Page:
Exela’s Human Resources SVP Gets Real About Remote Work

Exela’s Human Resources SVP Gets Real About Remote Work

Exela’s Human Resources SVP Gets Real About Remote Work

by Lauren Cahn

Spoiler alert: he KNOWS you can make this work, and wants to share HOW

In the midst of the pandemic, we managed to grab a few minutes of Carlos Mallen’s time to talk about the real issues facing remote workers right now. Carlos is Exela’s Senior Vice President of Human Resources, and Exela is a company made up of over 22,000 employees worldwide, so we trust Carlos has his finger on the pulse of this great, ongoing remote work experiment.

Q. How ready was the business world for the sudden shift to remote work?

CM: For many companies, this was completely unforeseen. Fortunately, because facilitating secure remote work was already becoming a priority for many of our customers, Exela was prepared. That means our employees who are not performing essential business activities for our customers can work from home as needed during government-imposed shelter-in-place mandates. It’s what we do and we’re happy to be able to help our customers get up to speed in any way they need.

Q. What are some best practices for battling “remote work fatigue”?

CM: Being honest, for many of us this is a change in our work habits. It can be difficult both to pivot to working remotely and to continue working remotely for an uncertain period of time. Like any other change in life, it’s important to be aware of the changes and adapt to them. For example:

  • Working from home means our normal office commute is no longer required. That means we can start calls and emails earlier, maybe end later too. To battle remote work fatigue, or work from home burnout, it’s important to set appropriate boundaries for yourself and to make time for your home and family.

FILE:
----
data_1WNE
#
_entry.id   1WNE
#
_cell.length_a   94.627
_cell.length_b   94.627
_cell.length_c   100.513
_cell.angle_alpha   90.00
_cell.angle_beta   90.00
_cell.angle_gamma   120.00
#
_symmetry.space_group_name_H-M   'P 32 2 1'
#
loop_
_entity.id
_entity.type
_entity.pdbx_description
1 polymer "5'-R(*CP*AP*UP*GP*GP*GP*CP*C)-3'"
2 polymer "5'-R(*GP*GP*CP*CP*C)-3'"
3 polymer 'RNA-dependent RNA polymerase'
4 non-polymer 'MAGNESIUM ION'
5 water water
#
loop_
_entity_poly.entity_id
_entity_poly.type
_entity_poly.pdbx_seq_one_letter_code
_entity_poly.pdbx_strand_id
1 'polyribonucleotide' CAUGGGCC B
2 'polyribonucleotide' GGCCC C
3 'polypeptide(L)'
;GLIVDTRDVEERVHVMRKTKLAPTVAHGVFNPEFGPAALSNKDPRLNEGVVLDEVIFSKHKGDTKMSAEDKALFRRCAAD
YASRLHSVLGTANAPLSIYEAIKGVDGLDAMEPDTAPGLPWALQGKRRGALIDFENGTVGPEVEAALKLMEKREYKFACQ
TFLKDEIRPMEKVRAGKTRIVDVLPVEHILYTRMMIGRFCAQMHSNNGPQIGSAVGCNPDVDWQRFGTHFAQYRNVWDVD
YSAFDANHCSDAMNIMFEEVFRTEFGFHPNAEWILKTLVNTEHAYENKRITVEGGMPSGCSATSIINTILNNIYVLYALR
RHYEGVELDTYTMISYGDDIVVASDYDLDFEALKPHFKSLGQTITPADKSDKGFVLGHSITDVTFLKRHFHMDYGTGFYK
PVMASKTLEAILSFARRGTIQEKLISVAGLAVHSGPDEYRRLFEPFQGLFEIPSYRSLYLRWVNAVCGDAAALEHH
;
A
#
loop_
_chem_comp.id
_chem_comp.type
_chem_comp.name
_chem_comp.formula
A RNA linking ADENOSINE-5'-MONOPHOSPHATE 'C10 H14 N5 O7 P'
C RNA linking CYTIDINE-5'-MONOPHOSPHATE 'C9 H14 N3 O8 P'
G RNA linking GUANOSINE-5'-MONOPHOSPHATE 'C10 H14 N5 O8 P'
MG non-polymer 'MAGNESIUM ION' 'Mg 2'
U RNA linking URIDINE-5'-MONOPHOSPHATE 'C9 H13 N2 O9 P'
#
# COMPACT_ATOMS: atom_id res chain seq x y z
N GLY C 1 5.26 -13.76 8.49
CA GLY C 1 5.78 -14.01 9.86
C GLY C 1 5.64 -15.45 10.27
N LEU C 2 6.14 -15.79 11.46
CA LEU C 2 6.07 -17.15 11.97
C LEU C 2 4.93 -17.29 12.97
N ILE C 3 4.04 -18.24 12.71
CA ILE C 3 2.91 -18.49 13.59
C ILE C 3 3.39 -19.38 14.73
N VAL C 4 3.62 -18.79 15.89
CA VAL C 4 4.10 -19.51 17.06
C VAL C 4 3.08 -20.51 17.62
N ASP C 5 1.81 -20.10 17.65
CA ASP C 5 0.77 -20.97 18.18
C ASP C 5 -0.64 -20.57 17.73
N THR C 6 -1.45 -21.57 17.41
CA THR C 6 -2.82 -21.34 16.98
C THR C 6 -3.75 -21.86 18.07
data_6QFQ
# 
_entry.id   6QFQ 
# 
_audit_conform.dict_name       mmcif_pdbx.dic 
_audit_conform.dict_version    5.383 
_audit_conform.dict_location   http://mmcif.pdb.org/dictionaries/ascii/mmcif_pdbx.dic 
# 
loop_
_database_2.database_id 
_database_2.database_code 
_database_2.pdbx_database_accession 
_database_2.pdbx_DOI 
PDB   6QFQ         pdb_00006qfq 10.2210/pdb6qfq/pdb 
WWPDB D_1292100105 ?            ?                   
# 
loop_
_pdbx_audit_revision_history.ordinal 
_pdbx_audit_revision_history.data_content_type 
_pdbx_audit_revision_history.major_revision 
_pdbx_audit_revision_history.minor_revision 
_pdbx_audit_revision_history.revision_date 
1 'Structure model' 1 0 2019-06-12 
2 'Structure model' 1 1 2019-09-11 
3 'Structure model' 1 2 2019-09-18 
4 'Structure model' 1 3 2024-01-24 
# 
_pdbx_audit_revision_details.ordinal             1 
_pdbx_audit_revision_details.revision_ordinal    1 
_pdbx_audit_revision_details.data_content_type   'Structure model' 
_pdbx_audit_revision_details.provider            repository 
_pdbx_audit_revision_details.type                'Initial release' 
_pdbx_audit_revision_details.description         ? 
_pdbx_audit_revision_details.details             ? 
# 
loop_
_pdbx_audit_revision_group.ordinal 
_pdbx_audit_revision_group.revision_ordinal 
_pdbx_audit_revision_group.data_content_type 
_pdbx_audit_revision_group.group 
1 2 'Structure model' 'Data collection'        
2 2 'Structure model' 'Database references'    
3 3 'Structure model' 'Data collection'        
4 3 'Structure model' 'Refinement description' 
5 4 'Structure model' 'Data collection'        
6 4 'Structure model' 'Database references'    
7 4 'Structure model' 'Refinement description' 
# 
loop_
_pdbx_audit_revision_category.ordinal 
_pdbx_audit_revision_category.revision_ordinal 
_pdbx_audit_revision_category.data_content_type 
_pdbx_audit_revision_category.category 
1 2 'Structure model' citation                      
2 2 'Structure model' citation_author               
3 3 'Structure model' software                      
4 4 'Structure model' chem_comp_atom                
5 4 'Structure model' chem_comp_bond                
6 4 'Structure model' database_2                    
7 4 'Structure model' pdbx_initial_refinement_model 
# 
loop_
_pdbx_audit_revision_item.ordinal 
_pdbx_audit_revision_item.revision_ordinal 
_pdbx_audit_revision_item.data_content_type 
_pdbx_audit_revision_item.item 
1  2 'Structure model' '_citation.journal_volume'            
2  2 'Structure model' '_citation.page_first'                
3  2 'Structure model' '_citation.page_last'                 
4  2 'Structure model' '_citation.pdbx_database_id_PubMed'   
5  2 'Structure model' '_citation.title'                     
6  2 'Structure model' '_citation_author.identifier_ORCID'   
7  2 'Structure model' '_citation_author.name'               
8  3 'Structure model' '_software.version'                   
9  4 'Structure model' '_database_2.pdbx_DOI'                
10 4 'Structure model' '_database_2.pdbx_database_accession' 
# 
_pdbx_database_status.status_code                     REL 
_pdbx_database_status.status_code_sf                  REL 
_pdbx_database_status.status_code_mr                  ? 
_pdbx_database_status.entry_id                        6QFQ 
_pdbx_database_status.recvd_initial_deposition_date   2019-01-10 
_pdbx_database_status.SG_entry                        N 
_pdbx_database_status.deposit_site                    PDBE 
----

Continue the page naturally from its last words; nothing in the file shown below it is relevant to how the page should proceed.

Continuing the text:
• Working at home in the middle of a pandemic with some of us under shelter in place orders means that if we don’t take action, we may end up with cabin fever. A walk around the block while maintaining a reasonable distance from others could be a good relief.

Q: What are some best practices for managing teams remotely?

CM: Before the pandemic, many of us could walk over and talk to our teams. We may not have realized it, but this was a luxury. And now for managers working from home, we’ve lost that luxury. But one thing that never changes is the importance of communication. The good news is there are so many channels available to us, including Exela’s collaboration solutions, which cover all the bases.

Q: Specific advice for HR professionals

CM: Like everyone else working in these new and challenging times, human resources (HR) professionals have a lot going on. Alongside with legal professionals, we’re often the first place employees and managers go to for immediate answers to of-the-minute questions such as:

  • What is the latest on covid-19
  • How do we respond to national, state and local regulations
  • What does this all mean for employees, their jobs and their livelihood

If you're part of an HR team, it’s vital to stay in touch with your team and your business leaders in real-time as possible. Managers and employees are your customers, and right now your customers need your service! If you're an HR team of one, you're not alone. HR professionals across the country are always available to help you with thoughts and sharing of best practices so that you can support your customers. Here are some of ours:

A few closing words of wisdom from Carlos:

For managers: Keep preparing. It's always best to be prepared and not have to execute than to have to execute and not be prepared.

For employees: Keep your chin up. This too shall pass. Families first and keep focused on what you can do to help out - at home, at work and around your community. Here at the Exela Blog, we strive to bring you only the most reliable, accurate, news that is relevant to you. Stay tuned for more COVID-19 content, and in the meantime, be sure to check out, which COVID-19 “offers” are really just scams, and best practices for remaining uninfected.